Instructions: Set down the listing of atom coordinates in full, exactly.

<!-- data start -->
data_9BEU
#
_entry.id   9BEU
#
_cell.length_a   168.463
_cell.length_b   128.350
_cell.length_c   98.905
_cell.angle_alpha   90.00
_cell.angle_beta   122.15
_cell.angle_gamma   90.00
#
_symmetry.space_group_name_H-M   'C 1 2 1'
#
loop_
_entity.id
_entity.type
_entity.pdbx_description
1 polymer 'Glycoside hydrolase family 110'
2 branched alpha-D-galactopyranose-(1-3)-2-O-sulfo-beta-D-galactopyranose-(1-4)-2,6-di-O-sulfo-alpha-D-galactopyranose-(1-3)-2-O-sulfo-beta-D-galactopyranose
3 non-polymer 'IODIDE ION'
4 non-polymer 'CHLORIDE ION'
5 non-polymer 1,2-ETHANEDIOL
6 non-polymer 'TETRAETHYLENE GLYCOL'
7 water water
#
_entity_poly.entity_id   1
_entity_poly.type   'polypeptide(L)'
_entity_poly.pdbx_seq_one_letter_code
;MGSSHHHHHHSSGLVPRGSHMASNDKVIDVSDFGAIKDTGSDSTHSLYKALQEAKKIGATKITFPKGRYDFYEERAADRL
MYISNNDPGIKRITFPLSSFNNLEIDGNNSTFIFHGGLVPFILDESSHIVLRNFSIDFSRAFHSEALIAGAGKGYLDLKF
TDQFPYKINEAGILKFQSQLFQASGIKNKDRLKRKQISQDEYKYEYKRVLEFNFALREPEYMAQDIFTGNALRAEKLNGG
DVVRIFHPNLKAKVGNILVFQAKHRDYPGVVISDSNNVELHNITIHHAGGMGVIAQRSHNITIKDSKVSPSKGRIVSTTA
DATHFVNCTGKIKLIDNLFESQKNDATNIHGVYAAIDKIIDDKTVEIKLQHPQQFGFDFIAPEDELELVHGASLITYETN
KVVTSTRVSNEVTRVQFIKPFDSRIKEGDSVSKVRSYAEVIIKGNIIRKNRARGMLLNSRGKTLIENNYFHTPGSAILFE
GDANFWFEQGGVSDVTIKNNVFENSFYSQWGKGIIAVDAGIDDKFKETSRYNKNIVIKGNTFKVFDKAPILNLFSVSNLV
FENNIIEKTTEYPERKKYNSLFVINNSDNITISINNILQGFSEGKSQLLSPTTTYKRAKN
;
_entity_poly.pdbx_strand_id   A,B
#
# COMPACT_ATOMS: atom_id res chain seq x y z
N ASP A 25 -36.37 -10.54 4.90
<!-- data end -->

data_9BEU
#
_entry.id   9BEU
#
_cell.length_a   168.463
_cell.length_b   128.350
_cell.length_c   98.905
_cell.angle_alpha   90.00
_cell.angle_beta   122.15
_cell.angle_gamma   90.00
#
_symmetry.space_group_name_H-M   'C 1 2 1'
#
loop_
_entity.id
_entity.type
_entity.pdbx_description
1 polymer 'Glycoside hydrolase family 110'
2 branched alpha-D-galactopyranose-(1-3)-2-O-sulfo-beta-D-galactopyranose-(1-4)-2,6-di-O-sulfo-alpha-D-galactopyranose-(1-3)-2-O-sulfo-beta-D-galactopyranose
3 non-polymer 'IODIDE ION'
4 non-polymer 'CHLORIDE ION'
5 non-polymer 1,2-ETHANEDIOL
6 non-polymer 'TETRAETHYLENE GLYCOL'
7 water water
#
_entity_poly.entity_id   1
_entity_poly.type   'polypeptide(L)'
_entity_poly.pdbx_seq_one_letter_code
;MGSSHHHHHHSSGLVPRGSHMASNDKVIDVSDFGAIKDTGSDSTHSLYKALQEAKKIGATKITFPKGRYDFYEERAADRL
MYISNNDPGIKRITFPLSSFNNLEIDGNNSTFIFHGGLVPFILDESSHIVLRNFSIDFSRAFHSEALIAGAGKGYLDLKF
TDQFPYKINEAGILKFQSQLFQASGIKNKDRLKRKQISQDEYKYEYKRVLEFNFALREPEYMAQDIFTGNALRAEKLNGG
DVVRIFHPNLKAKVGNILVFQAKHRDYPGVVISDSNNVELHNITIHHAGGMGVIAQRSHNITIKDSKVSPSKGRIVSTTA
DATHFVNCTGKIKLIDNLFESQKNDATNIHGVYAAIDKIIDDKTVEIKLQHPQQFGFDFIAPEDELELVHGASLITYETN
KVVTSTRVSNEVTRVQFIKPFDSRIKEGDSVSKVRSYAEVIIKGNIIRKNRARGMLLNSRGKTLIENNYFHTPGSAILFE
GDANFWFEQGGVSDVTIKNNVFENSFYSQWGKGIIAVDAGIDDKFKETSRYNKNIVIKGNTFKVFDKAPILNLFSVSNLV
FENNIIEKTTEYPERKKYNSLFVINNSDNITISINNILQGFSEGKSQLLSPTTTYKRAKN
;
_entity_poly.pdbx_strand_id   A,B
#
# COMPACT_ATOMS: atom_id res chain seq x y z
N ASP A 25 -36.37 -10.54 4.90